By Rebecca Bulnes
By Lee Zimmerman
By Rebecca Bulnes
By S. Pajot
By S. Pajot, Liz Tracy, Kat Bein, & Sean Levisman
By Kat Bein
By Ashley Rogers
Aterciopelados is more than just a Latin alternative band. Rather, these contemporary musical legends provide a loud, clear voice on social issues and hope to spur the kind of deep thinking that inspires change. And ours is a world badly in need of change, says Héctor Buitrago, half of the group's core, along with firebrand vocalist Andrea Echeverri.
Change is something the group has fervently worked toward throughout its career, including, of course, its approach to music. Always sonically innovating, Aterciopelados has consistently evolved while never letting go of its essence: alternative rock with the undeniable imprint of its native Colombia. And despite the success of their previous album, Oye, which garnered two Latin Grammy nominations, they still continue to seek new frontiers on their latest release, Rio.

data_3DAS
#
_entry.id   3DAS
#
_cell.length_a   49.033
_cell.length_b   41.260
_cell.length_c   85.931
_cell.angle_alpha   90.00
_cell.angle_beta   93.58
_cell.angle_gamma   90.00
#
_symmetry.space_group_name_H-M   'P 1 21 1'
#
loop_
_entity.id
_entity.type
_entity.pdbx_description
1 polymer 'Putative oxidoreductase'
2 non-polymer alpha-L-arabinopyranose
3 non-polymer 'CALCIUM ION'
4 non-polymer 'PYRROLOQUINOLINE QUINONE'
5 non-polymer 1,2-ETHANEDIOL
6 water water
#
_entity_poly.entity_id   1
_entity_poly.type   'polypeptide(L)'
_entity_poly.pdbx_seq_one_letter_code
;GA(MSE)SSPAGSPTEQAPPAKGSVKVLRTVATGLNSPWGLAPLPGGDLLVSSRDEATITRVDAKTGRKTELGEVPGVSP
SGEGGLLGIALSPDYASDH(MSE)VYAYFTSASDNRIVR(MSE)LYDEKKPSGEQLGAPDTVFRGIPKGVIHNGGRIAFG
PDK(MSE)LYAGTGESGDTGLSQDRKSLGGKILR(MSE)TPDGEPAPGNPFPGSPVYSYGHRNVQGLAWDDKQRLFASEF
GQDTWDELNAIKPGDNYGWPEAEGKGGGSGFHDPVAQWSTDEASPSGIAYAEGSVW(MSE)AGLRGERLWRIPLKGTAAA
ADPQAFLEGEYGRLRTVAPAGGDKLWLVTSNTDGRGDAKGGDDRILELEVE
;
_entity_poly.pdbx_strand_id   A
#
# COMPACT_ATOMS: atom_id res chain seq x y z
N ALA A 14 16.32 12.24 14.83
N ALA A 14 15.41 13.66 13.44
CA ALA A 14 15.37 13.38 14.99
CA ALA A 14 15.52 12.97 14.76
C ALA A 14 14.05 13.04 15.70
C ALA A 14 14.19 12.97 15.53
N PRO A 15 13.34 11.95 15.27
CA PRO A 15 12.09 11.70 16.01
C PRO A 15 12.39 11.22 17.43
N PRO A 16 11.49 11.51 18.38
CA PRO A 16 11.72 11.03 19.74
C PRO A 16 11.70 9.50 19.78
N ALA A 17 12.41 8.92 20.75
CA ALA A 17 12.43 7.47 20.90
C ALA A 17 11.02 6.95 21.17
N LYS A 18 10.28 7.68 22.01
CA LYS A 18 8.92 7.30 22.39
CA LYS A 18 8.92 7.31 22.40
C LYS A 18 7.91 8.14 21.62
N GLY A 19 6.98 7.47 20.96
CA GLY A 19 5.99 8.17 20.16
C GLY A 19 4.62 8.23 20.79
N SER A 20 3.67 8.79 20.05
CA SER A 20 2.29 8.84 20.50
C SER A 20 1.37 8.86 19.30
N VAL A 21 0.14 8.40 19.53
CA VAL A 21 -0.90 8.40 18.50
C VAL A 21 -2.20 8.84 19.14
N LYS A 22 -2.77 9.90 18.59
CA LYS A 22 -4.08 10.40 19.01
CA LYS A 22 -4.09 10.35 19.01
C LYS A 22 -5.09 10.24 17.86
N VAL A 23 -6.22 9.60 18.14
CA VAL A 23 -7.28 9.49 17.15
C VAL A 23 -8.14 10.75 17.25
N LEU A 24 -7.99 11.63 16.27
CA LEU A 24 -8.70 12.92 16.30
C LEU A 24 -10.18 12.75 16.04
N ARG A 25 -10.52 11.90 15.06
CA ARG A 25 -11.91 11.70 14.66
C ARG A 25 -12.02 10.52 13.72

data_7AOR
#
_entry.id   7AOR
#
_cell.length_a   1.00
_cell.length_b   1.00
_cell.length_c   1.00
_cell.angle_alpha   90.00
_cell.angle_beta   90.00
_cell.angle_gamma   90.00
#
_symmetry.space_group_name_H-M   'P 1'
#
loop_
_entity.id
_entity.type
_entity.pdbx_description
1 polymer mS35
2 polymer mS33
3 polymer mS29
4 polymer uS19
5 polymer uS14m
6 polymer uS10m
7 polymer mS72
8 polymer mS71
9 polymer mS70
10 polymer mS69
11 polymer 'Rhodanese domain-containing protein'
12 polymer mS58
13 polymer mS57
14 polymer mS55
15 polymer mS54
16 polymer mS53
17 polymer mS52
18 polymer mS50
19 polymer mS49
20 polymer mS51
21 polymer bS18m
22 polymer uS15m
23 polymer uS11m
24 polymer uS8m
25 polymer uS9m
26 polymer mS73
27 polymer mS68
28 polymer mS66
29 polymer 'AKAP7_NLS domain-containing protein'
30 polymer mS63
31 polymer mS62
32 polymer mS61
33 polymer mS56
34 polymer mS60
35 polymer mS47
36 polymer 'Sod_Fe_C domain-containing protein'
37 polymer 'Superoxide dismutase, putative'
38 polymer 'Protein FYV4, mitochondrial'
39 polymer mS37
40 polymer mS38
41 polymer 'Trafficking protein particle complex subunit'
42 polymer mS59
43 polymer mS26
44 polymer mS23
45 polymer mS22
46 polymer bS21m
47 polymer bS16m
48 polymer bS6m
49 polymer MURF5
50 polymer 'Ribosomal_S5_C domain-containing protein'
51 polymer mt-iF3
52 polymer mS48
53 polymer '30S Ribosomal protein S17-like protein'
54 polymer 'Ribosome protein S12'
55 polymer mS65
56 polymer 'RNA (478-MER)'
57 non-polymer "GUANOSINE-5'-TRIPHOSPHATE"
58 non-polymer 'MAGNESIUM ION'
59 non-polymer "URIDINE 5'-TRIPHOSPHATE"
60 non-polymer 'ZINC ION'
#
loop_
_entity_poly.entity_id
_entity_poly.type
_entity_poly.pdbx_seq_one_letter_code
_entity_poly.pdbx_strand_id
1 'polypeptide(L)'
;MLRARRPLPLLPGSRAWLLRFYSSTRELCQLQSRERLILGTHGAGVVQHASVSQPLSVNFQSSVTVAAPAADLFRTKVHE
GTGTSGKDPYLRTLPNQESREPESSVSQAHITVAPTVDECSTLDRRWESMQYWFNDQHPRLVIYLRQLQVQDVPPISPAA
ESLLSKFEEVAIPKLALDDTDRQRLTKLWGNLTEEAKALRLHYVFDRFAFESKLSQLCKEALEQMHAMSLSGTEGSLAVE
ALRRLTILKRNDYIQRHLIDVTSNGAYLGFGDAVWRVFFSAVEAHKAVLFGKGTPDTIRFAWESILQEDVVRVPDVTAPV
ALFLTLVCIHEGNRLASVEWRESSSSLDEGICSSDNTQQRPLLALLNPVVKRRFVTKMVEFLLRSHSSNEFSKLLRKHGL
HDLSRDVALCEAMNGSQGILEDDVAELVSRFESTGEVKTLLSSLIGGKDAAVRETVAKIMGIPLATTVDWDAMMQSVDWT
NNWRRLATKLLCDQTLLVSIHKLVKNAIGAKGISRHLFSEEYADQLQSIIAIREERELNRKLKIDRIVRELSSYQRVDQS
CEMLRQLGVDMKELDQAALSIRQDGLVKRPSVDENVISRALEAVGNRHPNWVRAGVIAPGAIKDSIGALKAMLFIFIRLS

"I think Oye was a transitional album following [our] solo work," Buitrago says, "and it was where we reunited all those influences from our previous albums. Now on Rio, we take that a step further."
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The new record also features the personal touch of producer Héctor Castillo, known for his work with Brazilian Girls, David Bowie, and Gustavo Cerati. "We wanted a less pop, more raw sound, and Héctor was able to provide that," Buitrago says. Still, the socially aware, clever lyricism remains, as does the undeniable Colombian influence. This can be witnessed in some of the collaborations on the album, which feature, among others, Andean group Kapary Walka, Colombian rapper Goyo, and a master of Colombian bagpipe, Sixto Salgado. Even Andrea Echeverri's daughter Milagros makes an appearance on "Ataque de Risas" ("Laugh Attack").